Toni and I have been enjoying Saugatuck for over 30 years and loved scenes of places we’d visited, such as Ox-Bow, Oval Beach (where niece Mary Ann enjoyed dunking me), the Chain Ferry (which various grandkids operated), and the Dunes Buggy Ride.  Mother-in-law Blanche loved going there every time she visited.  My mother and stepfather Howard spent a week at Wickwood Inn, one of the bread and breakfasts sighted in the film.  They loved the experience, but Howard thought it pricy, not realizing he was paying just half the total, Midge having sent a check for half when she made the reservations.  We wondered if at age 91 Howard was up to the dune buggy ride, but he declared it was the most fun he’d had in years.  When Phil’s boss Ken heard that he’d taken the WGVU station’s $75,000 high definition camera on the ride, he feigned shock but laughed when I quipped, “That’s why they call him Tripod.”  Ken asked where Phil got his patience (from Toni and her dad, Anthony) and bragged what a great teacher he is, saying, “You should see his student reviews.”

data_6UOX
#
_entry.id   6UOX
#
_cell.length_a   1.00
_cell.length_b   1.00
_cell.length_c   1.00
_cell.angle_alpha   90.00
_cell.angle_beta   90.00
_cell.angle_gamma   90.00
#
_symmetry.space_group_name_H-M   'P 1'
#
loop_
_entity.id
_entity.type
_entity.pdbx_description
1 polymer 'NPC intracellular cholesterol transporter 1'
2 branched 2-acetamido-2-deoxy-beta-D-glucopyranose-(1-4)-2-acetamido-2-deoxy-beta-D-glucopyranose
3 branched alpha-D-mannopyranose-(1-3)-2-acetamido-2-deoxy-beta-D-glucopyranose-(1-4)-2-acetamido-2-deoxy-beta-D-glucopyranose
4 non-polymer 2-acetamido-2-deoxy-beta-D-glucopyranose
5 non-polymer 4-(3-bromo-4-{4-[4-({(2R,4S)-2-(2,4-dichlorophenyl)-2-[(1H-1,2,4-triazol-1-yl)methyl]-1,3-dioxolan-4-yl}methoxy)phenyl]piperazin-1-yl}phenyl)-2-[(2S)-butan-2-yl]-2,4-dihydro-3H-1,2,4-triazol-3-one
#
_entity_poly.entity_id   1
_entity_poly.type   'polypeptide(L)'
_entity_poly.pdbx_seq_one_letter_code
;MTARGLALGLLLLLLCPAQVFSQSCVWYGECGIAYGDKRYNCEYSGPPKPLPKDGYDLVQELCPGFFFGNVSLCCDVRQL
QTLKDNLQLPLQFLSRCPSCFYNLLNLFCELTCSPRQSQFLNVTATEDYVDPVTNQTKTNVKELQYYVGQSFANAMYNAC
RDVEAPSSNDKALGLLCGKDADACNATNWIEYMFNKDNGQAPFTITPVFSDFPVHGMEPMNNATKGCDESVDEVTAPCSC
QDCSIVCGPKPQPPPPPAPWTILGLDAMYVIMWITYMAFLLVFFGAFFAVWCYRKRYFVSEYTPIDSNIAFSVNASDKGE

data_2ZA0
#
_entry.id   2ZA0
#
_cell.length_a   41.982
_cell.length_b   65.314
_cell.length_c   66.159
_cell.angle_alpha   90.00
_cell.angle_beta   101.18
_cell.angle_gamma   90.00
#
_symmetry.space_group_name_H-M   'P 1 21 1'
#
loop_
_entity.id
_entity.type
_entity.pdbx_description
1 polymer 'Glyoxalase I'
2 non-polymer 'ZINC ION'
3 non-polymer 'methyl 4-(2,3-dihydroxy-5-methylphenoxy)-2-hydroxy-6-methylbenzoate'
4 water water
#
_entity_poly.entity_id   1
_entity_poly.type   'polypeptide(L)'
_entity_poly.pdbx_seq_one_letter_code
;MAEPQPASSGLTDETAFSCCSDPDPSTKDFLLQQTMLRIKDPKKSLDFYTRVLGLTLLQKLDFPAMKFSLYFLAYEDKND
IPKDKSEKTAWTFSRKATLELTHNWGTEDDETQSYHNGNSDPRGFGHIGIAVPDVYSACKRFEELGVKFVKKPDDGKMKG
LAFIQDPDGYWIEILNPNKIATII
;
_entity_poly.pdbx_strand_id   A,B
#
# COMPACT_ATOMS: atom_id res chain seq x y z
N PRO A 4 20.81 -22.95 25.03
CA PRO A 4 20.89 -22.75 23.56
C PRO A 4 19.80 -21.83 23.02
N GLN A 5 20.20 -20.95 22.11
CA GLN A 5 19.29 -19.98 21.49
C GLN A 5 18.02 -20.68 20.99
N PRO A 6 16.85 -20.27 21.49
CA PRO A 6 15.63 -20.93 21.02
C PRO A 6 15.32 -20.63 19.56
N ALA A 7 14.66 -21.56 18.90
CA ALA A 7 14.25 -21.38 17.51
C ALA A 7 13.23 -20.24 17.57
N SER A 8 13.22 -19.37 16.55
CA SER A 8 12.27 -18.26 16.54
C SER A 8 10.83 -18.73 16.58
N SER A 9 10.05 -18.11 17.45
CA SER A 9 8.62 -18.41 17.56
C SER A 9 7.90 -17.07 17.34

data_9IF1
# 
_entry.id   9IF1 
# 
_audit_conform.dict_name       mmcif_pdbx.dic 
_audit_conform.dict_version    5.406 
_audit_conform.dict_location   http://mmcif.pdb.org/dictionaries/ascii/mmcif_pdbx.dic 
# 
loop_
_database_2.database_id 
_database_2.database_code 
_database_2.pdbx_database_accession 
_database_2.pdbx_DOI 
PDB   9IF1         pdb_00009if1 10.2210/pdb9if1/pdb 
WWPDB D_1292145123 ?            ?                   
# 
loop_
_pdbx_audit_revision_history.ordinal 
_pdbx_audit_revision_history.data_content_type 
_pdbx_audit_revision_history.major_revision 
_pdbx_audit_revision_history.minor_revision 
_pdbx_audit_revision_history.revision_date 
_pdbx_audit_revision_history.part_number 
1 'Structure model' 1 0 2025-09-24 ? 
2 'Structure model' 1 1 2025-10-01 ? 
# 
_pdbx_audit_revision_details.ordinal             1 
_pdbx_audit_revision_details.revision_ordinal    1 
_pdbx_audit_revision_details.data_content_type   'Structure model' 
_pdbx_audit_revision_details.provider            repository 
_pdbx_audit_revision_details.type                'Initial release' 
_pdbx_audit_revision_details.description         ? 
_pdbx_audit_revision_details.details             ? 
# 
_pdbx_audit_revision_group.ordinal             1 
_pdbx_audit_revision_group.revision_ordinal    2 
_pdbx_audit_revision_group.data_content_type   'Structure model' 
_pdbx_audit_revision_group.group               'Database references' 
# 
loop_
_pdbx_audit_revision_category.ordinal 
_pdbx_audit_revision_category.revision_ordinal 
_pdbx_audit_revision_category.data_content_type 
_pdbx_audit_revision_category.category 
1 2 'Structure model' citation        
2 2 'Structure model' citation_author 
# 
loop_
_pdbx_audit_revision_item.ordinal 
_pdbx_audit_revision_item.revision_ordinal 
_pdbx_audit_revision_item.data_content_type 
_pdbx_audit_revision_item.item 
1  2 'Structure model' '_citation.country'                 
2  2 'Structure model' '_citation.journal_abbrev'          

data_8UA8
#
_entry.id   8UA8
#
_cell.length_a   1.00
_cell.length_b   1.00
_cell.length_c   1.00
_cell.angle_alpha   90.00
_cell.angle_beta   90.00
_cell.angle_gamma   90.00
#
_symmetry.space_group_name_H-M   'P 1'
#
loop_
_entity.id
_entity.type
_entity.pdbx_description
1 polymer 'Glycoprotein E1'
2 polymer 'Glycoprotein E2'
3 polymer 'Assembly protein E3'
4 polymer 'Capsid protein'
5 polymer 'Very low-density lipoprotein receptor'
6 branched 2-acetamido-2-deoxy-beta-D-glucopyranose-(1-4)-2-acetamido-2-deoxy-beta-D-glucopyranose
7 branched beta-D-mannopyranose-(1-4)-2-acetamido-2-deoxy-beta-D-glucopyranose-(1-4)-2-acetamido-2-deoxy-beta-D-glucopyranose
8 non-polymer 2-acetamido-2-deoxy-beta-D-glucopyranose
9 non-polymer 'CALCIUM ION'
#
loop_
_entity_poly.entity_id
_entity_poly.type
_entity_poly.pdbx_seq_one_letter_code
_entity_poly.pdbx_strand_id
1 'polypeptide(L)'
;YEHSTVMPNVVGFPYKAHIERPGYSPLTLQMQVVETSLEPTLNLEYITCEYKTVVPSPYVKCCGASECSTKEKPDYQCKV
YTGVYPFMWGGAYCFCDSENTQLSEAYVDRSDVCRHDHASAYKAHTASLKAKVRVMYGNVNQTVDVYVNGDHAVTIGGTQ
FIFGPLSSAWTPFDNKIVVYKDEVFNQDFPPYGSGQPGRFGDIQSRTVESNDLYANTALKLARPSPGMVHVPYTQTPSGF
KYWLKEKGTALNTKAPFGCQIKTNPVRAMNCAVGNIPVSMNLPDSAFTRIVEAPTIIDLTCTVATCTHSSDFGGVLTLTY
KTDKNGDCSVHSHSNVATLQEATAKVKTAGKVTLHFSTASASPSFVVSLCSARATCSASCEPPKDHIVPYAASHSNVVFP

Jimbo, Toni, Phil, Alissa, Josh

Holi, Andrea, Ashley, Jasmine, Libby, Arianna